A CKIS may be defined as critical species of both cultural importance and perceptual salience in relation to environmental change. While culturally important species have been used as guides in conservation and restoration research (Garibaldi 2009; Charnley and Hummel 2011; Thornton and Kitka 2015), few studies have considered how these key species can be indicators of climatic change (Siddig et al. 2016). We suggest that by examining complexes of climate sensitive, culturally important species, the multiple interactions that exist between species across both seasons and ecotones will become more legible, and a richer understanding of people’s perceptions of climate change will emerge. To demonstrate these intraspecific and climatic links, we draw out several examples of CKIS, and by tracing outward from local and traditional knowledge of these keystone indicator species, we examine data gleaned from ethnoecological sources to document and evaluate how climatic changes are cascading (Turner and Clifton 2009; Wyllie de Echeverria 2013) through biological and cultural systems, and how local communities are responding to these changes. Using CKIS, which emphasizes important species in cultural knowledge and practice, allows us to focus on these causal links and the changing relationships between climate, culture, and ecosystems in a coordinated and policy relevant way.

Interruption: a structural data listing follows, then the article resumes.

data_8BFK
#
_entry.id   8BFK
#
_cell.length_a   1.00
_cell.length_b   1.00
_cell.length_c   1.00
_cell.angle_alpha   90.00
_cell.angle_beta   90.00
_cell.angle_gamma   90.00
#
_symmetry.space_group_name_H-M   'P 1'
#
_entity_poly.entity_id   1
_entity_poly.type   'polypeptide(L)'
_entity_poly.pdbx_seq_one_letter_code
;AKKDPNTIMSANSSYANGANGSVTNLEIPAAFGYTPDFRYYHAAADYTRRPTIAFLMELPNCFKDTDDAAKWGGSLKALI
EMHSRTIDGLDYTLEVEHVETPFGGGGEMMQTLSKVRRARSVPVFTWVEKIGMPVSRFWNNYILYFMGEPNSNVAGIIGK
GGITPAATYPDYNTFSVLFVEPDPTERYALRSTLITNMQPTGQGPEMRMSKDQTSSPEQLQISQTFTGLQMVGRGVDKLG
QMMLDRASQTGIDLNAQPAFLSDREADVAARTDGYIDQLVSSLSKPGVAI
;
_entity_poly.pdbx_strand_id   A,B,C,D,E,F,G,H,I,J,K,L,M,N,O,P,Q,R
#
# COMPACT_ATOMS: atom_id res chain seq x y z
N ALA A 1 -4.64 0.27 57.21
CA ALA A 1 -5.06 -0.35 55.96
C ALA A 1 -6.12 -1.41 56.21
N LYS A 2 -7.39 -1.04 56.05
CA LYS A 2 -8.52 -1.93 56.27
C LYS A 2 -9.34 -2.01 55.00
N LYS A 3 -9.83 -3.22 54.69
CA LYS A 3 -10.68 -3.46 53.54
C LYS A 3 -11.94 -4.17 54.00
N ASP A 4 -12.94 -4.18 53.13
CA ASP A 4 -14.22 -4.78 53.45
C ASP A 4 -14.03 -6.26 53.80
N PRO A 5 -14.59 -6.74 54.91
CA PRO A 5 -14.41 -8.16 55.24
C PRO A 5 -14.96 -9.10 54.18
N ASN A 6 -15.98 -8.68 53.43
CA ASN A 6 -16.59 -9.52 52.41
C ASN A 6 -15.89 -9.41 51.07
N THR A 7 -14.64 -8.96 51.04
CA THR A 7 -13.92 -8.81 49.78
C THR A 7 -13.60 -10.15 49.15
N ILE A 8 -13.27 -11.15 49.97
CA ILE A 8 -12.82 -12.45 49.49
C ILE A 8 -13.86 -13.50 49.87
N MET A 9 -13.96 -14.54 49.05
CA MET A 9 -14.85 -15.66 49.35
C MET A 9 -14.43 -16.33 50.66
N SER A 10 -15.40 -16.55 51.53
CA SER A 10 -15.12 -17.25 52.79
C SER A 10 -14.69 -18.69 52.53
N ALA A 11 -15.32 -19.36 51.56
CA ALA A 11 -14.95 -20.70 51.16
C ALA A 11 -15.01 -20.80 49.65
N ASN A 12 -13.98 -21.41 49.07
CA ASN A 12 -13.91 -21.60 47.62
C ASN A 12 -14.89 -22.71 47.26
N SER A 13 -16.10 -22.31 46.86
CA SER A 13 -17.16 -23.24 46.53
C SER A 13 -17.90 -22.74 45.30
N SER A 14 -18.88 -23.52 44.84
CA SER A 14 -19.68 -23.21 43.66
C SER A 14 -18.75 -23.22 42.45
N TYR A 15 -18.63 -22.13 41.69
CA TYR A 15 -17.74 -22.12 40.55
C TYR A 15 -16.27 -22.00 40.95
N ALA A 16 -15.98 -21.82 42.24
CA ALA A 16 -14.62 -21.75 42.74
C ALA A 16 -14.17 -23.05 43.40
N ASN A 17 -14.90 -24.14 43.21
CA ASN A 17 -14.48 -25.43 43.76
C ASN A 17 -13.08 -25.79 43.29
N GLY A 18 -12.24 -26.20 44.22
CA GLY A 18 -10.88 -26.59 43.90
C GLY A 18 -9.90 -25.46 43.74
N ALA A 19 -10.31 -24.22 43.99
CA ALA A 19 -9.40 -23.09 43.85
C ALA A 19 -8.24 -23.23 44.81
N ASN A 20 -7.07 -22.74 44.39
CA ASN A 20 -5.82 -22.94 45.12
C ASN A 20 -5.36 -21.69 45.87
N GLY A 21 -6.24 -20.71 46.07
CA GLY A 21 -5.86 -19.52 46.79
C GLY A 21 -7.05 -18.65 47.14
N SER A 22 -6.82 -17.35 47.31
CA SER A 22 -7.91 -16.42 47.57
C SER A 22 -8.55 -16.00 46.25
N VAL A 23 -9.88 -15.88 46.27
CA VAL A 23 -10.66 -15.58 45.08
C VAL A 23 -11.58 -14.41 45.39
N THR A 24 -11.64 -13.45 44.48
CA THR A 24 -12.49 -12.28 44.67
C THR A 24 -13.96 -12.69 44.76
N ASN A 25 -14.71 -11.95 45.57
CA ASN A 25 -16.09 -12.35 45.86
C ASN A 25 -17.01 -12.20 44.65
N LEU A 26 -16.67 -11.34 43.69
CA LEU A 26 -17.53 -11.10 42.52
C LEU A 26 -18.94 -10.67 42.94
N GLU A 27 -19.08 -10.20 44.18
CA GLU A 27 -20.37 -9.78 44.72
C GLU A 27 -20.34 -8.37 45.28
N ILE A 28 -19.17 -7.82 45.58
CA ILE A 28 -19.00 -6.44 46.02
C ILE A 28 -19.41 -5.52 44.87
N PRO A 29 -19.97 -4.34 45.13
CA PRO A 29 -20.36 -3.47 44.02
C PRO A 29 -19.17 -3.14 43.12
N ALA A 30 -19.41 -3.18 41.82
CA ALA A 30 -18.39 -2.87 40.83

While a review of the ethnographic literature (cf. Wyllie de Echeverria 2013; Comberti et al. 2015) suggested the pathway towards the CKIS concept, the several plant and animal species that emerged as potential cultural keystone indicator species (CKIS) were informed directly from our interview data and strongly linked to literature on cultural and ecological keystone and indicatory species, and include: salmonberry (Rubus spectabilis), blueberries (Vaccinium spp.), salmon (Onchorynchus spp.), and deer (Odocoileus hemionus sitkensis). In this paper, we discuss how each of these chosen groups are both indicator and keystone species, and how they can demonstrate the CKIS concept by linking it briefly with the ethnographic data collected with this research. In some cases, it is more relevant to use a wider classification of ‘functional group’ for a CKIS example, as there may be several related species that hold a similar cultural and ecological role. All five major species of Pacific salmon, for example, are treated as a ‘functional group’ in the salmon CKIS case study, as they have similar ecological requirements and cultural uses, despite differing life cycles. Similarly, several species of blueberries and salmonberry are aggregated into one functional group of ‘berries’ for the purposes of this analysis, as interview data show that these species hold similar ecological and cultural roles in the region, despite variation in patterns of harvest and use.